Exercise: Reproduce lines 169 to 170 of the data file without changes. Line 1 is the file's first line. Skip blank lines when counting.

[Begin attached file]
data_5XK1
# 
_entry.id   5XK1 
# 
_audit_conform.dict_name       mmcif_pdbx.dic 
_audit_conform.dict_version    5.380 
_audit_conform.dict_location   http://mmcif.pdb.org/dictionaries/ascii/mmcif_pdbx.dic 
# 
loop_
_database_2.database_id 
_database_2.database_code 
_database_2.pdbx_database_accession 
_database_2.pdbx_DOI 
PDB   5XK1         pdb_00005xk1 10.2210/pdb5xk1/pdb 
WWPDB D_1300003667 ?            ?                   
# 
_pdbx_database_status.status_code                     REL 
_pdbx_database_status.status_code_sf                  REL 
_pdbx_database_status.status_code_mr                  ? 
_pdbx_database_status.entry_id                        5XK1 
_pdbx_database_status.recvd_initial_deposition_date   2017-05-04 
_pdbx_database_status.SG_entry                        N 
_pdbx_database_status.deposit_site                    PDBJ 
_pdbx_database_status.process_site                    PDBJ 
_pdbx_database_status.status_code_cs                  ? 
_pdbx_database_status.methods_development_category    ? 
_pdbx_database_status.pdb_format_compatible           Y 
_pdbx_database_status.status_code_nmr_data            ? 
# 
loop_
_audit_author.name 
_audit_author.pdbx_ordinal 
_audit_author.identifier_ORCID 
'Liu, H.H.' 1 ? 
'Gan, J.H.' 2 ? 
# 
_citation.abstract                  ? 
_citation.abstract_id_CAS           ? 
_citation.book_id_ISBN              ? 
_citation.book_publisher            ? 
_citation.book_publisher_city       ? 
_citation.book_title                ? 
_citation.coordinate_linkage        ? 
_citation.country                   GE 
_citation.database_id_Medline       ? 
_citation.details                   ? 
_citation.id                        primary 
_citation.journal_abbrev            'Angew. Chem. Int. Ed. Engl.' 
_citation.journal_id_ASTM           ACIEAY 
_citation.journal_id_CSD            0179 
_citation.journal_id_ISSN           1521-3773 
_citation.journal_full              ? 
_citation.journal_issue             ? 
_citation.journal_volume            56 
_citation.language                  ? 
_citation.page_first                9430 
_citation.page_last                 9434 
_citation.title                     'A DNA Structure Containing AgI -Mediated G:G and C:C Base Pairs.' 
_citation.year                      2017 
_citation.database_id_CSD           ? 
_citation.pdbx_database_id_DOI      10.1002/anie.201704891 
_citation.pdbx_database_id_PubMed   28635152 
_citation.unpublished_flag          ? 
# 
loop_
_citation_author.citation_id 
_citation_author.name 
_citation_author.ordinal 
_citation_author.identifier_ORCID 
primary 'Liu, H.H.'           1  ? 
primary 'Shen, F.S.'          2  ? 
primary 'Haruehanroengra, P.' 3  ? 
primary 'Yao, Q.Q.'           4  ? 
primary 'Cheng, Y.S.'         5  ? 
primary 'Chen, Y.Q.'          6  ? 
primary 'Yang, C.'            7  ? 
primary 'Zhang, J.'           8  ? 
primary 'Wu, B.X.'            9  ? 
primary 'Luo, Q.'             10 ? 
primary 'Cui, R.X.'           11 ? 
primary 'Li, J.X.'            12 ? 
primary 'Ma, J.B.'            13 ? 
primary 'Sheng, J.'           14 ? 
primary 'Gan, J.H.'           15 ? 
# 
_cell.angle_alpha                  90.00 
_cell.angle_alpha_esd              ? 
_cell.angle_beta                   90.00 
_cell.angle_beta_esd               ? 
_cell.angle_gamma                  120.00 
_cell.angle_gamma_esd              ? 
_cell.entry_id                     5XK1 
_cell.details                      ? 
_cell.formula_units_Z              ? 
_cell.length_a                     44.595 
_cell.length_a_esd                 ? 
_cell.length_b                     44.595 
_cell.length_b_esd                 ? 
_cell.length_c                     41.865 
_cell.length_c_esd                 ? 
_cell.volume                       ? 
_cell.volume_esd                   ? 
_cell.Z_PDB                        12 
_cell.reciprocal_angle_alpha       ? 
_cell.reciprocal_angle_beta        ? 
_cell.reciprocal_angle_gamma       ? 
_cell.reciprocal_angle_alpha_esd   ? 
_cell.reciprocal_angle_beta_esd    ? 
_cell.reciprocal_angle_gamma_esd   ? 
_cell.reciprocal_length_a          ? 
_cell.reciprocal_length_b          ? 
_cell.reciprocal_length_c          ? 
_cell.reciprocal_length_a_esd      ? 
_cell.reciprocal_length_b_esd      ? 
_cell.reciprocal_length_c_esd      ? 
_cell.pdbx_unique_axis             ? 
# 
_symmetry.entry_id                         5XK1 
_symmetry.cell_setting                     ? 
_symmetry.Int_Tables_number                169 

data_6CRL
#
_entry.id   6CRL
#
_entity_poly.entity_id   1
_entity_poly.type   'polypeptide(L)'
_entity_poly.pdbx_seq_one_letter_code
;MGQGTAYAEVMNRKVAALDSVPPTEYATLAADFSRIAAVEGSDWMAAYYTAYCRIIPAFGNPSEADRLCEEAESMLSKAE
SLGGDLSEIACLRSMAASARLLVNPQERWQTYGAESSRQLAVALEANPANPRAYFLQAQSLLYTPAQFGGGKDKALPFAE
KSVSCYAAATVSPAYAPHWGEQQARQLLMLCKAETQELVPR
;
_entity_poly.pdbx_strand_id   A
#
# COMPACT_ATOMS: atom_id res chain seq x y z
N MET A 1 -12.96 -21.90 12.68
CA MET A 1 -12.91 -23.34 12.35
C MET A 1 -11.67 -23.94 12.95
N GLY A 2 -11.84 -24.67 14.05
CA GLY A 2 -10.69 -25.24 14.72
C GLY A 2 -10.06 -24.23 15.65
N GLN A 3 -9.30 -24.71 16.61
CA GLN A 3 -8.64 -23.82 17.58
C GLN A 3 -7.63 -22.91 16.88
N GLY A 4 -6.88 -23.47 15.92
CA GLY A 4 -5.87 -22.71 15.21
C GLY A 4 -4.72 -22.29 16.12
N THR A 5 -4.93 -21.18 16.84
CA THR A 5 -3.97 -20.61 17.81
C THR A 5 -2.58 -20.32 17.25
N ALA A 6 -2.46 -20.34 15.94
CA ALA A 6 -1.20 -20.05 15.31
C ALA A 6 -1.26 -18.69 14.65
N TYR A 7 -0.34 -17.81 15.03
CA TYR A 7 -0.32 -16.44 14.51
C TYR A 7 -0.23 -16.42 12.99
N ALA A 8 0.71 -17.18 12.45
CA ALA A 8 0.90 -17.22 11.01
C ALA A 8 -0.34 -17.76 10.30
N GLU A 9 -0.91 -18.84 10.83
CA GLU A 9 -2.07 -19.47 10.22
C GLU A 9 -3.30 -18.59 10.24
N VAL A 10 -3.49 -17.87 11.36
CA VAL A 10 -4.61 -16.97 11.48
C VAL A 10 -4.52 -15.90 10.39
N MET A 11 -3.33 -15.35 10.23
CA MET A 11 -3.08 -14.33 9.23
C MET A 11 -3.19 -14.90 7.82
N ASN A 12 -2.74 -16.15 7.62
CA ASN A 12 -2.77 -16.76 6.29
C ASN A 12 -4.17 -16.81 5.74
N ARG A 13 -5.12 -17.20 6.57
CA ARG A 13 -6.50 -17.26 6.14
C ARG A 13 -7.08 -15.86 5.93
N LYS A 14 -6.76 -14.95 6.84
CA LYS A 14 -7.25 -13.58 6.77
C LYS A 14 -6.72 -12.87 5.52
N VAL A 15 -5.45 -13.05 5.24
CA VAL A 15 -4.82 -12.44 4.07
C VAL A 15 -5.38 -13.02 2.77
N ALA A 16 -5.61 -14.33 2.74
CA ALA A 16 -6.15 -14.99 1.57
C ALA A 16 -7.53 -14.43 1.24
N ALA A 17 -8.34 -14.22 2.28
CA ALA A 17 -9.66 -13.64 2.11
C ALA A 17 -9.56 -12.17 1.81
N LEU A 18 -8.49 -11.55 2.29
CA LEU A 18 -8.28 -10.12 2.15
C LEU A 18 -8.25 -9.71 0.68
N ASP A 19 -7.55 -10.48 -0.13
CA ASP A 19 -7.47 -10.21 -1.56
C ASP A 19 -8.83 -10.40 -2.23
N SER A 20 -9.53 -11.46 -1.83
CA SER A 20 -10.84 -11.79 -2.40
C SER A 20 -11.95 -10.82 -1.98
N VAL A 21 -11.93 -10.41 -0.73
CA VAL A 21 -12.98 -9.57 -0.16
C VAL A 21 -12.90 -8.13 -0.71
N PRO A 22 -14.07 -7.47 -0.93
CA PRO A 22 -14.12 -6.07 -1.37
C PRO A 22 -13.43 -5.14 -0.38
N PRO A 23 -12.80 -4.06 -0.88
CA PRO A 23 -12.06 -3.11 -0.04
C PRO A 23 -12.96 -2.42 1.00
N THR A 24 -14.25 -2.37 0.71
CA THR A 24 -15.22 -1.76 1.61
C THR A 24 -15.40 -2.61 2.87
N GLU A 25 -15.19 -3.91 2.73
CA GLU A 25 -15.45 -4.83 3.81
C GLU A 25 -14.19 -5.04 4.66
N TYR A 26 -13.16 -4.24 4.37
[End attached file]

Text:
CA ASN A 12 -2.77 -16.76 6.29
C ASN A 12 -4.17 -16.81 5.74